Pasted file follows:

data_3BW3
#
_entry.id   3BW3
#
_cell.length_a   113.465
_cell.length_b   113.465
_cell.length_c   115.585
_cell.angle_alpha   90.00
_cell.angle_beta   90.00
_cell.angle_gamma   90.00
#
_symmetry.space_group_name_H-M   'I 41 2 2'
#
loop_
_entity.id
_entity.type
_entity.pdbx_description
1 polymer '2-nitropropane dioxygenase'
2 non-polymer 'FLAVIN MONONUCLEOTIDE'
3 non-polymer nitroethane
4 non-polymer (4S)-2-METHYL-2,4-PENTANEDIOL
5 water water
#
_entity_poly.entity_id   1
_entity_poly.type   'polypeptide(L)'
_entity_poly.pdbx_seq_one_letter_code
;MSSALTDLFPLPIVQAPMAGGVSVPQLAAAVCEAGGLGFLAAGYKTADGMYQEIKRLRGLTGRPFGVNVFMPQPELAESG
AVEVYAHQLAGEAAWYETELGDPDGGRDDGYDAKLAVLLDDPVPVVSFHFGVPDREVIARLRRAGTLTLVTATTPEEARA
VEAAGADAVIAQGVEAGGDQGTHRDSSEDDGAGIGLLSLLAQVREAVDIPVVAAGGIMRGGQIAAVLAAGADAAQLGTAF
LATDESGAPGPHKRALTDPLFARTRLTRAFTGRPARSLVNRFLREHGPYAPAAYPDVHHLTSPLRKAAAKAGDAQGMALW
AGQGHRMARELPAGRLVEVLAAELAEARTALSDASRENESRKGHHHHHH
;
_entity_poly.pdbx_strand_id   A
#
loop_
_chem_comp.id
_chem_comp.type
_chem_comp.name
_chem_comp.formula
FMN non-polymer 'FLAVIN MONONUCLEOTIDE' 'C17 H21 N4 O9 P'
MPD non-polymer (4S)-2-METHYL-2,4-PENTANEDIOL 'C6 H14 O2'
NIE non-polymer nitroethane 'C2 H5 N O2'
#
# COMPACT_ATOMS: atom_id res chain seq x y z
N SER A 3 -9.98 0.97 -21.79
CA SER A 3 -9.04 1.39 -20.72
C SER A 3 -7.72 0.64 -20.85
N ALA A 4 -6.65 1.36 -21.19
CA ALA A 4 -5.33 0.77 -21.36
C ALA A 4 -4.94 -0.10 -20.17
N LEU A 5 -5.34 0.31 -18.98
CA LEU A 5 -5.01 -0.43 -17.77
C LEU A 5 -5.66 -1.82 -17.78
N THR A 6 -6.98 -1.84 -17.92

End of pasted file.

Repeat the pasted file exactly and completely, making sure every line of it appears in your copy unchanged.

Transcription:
data_3BW3
#
_entry.id   3BW3
#
_cell.length_a   113.465
_cell.length_b   113.465
_cell.length_c   115.585
_cell.angle_alpha   90.00
_cell.angle_beta   90.00
_cell.angle_gamma   90.00
#
_symmetry.space_group_name_H-M   'I 41 2 2'
#
loop_
_entity.id
_entity.type
_entity.pdbx_description
1 polymer '2-nitropropane dioxygenase'
2 non-polymer 'FLAVIN MONONUCLEOTIDE'
3 non-polymer nitroethane
4 non-polymer (4S)-2-METHYL-2,4-PENTANEDIOL
5 water water
#
_entity_poly.entity_id   1
_entity_poly.type   'polypeptide(L)'
_entity_poly.pdbx_seq_one_letter_code
;MSSALTDLFPLPIVQAPMAGGVSVPQLAAAVCEAGGLGFLAAGYKTADGMYQEIKRLRGLTGRPFGVNVFMPQPELAESG
AVEVYAHQLAGEAAWYETELGDPDGGRDDGYDAKLAVLLDDPVPVVSFHFGVPDREVIARLRRAGTLTLVTATTPEEARA
VEAAGADAVIAQGVEAGGDQGTHRDSSEDDGAGIGLLSLLAQVREAVDIPVVAAGGIMRGGQIAAVLAAGADAAQLGTAF
LATDESGAPGPHKRALTDPLFARTRLTRAFTGRPARSLVNRFLREHGPYAPAAYPDVHHLTSPLRKAAAKAGDAQGMALW
AGQGHRMARELPAGRLVEVLAAELAEARTALSDASRENESRKGHHHHHH
;
_entity_poly.pdbx_strand_id   A
#
loop_
_chem_comp.id
_chem_comp.type
_chem_comp.name
_chem_comp.formula
FMN non-polymer 'FLAVIN MONONUCLEOTIDE' 'C17 H21 N4 O9 P'
MPD non-polymer (4S)-2-METHYL-2,4-PENTANEDIOL 'C6 H14 O2'
NIE non-polymer nitroethane 'C2 H5 N O2'
#
# COMPACT_ATOMS: atom_id res chain seq x y z
N SER A 3 -9.98 0.97 -21.79
CA SER A 3 -9.04 1.39 -20.72
C SER A 3 -7.72 0.64 -20.85
N ALA A 4 -6.65 1.36 -21.19
CA ALA A 4 -5.33 0.77 -21.36
C ALA A 4 -4.94 -0.10 -20.17
N LEU A 5 -5.34 0.31 -18.98
CA LEU A 5 -5.01 -0.43 -17.77
C LEU A 5 -5.66 -1.82 -17.78
N THR A 6 -6.98 -1.84 -17.92